In 2016 Cisco estimated there were a million unfilled cybersecurity jobs worldwide. Last November, (ISC)2, the International Information System Security Certification Consortium, said the world was short 4 million cybersecurity professionals.
Why has the gap widened?
Dice.com, the tech careers site, says the reasons are numerous. Two, though, stand out, Dice says in a recent post:
- “Many cybersecurity workers feel constrained by a lack of career development and training offered to them.”
- “Enterprises that need highly-skilled and motivated employees to ensure the business is secure are not taking the right steps to nurture the talent needed to make that happen.”
To explain that, Dice cited a survey by Enterprise Strategy Group (ESG) and the Information Systems Security Association (ISSA), which revealed that 68% of the cybersecurity professionals feel they have no well-defined career path. Most moved into security because of a personal interest after first working in different IT areas.
Steve Durbin, managing director of the Information Security Forum, told Dice there’s a disconnect between human resources and security teams. HR doesn’t understand what skills are important, nor does it recognize the mental and physical toll cybersecurity takes.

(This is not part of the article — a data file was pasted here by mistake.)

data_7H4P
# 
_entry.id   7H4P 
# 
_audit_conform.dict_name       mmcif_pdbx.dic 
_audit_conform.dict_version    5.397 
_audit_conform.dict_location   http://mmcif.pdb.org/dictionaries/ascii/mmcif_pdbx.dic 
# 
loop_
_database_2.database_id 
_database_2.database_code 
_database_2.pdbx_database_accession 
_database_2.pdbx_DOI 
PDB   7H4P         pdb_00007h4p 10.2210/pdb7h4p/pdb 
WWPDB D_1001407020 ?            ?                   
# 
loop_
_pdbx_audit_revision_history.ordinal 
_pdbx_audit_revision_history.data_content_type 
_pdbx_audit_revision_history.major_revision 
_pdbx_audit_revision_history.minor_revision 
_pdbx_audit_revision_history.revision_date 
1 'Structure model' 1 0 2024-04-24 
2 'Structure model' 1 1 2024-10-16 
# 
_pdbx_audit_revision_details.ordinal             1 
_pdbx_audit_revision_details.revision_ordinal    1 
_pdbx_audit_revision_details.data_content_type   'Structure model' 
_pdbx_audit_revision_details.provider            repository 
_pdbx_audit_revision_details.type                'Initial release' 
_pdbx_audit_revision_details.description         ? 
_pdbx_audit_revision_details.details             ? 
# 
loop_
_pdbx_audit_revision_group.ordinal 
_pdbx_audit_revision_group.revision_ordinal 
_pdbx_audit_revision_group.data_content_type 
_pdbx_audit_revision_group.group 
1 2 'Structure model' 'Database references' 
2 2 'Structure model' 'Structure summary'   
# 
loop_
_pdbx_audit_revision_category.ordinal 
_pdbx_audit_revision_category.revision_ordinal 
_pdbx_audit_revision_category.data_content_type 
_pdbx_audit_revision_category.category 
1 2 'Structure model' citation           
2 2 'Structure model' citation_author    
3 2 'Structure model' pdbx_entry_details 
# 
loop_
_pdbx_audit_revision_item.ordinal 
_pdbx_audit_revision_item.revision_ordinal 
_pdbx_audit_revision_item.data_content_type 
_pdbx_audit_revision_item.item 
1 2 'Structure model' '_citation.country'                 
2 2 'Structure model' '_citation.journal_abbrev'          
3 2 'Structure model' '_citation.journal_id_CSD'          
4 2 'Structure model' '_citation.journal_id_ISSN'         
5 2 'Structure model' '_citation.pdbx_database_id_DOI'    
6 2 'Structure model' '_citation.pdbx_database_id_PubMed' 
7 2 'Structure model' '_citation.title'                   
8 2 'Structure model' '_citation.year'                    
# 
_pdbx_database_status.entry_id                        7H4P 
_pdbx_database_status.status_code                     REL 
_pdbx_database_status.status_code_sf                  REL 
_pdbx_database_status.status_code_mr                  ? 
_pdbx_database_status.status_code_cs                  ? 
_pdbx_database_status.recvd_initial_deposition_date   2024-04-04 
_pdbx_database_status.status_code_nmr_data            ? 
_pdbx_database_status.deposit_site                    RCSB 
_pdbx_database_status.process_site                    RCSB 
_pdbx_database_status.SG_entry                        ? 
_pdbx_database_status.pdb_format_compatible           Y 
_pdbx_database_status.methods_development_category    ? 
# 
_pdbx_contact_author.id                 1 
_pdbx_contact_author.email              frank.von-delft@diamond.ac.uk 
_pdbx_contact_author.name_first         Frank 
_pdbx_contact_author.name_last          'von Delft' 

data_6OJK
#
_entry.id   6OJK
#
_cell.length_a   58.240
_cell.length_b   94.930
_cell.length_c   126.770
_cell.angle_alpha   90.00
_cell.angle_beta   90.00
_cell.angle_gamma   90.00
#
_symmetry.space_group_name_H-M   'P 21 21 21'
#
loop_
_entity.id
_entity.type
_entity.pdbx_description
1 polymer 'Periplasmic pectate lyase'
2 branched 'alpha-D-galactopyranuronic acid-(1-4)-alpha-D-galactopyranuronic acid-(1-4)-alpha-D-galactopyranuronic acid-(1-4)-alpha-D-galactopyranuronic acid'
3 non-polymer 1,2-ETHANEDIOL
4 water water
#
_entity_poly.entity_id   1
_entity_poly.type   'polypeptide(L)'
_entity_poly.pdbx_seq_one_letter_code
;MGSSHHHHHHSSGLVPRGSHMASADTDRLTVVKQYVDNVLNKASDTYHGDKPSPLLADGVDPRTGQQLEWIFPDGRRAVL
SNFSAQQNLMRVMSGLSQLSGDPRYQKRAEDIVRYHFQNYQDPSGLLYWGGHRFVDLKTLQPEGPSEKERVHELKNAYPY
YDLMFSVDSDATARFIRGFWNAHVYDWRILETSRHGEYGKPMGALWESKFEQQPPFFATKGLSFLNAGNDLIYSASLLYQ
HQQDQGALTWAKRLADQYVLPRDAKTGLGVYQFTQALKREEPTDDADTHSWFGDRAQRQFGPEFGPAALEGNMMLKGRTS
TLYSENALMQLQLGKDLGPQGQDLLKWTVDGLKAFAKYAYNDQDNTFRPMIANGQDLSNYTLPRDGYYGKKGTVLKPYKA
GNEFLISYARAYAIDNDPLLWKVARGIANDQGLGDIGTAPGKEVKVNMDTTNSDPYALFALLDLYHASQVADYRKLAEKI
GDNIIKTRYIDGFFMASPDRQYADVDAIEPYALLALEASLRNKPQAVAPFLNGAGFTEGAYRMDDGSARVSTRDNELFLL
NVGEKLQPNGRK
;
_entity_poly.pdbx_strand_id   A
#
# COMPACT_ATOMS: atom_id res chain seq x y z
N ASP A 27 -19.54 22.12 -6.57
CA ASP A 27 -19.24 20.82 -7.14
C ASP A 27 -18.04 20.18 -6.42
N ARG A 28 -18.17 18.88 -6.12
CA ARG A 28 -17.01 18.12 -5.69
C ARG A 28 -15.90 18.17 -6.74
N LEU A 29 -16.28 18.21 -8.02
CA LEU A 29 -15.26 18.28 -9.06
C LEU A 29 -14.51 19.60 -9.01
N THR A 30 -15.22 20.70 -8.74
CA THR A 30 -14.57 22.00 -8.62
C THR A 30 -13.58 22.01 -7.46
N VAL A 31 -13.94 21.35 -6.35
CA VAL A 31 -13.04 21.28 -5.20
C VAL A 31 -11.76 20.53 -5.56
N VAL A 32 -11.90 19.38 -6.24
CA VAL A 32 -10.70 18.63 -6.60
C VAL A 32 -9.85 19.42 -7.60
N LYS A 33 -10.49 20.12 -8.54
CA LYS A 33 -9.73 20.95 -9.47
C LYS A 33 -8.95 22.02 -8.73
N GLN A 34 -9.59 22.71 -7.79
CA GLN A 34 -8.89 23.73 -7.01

“This hinders the organization’s ability to identify relevant talent and provide adequate support for the professional development of the security workforce,” Durbin said.
It’s easy to get “pigeonholed,” Morgan Mango, a cybersecurity researcher, says. As an example, she says someone working in PKI early in their career might get tagged as a specialist, limiting their options.
“I would always suggest people to find a job in cybersecurity that’s very flexible and very broad in terms of job description and tasks,” Mango told Dice.
Organizations have a responsibility to encourage development of their security professionals.
“To build a sustainable security workforce,” Durbin said, “Organizations should adapt to market demands by seeking candidates with diverse competencies and skill sets coupled with providing competitive benefits and structured career development. For some these changes are already underway but for the majority, the approach is still new and untried.”
Photo by Adi Goldstein on Unsplash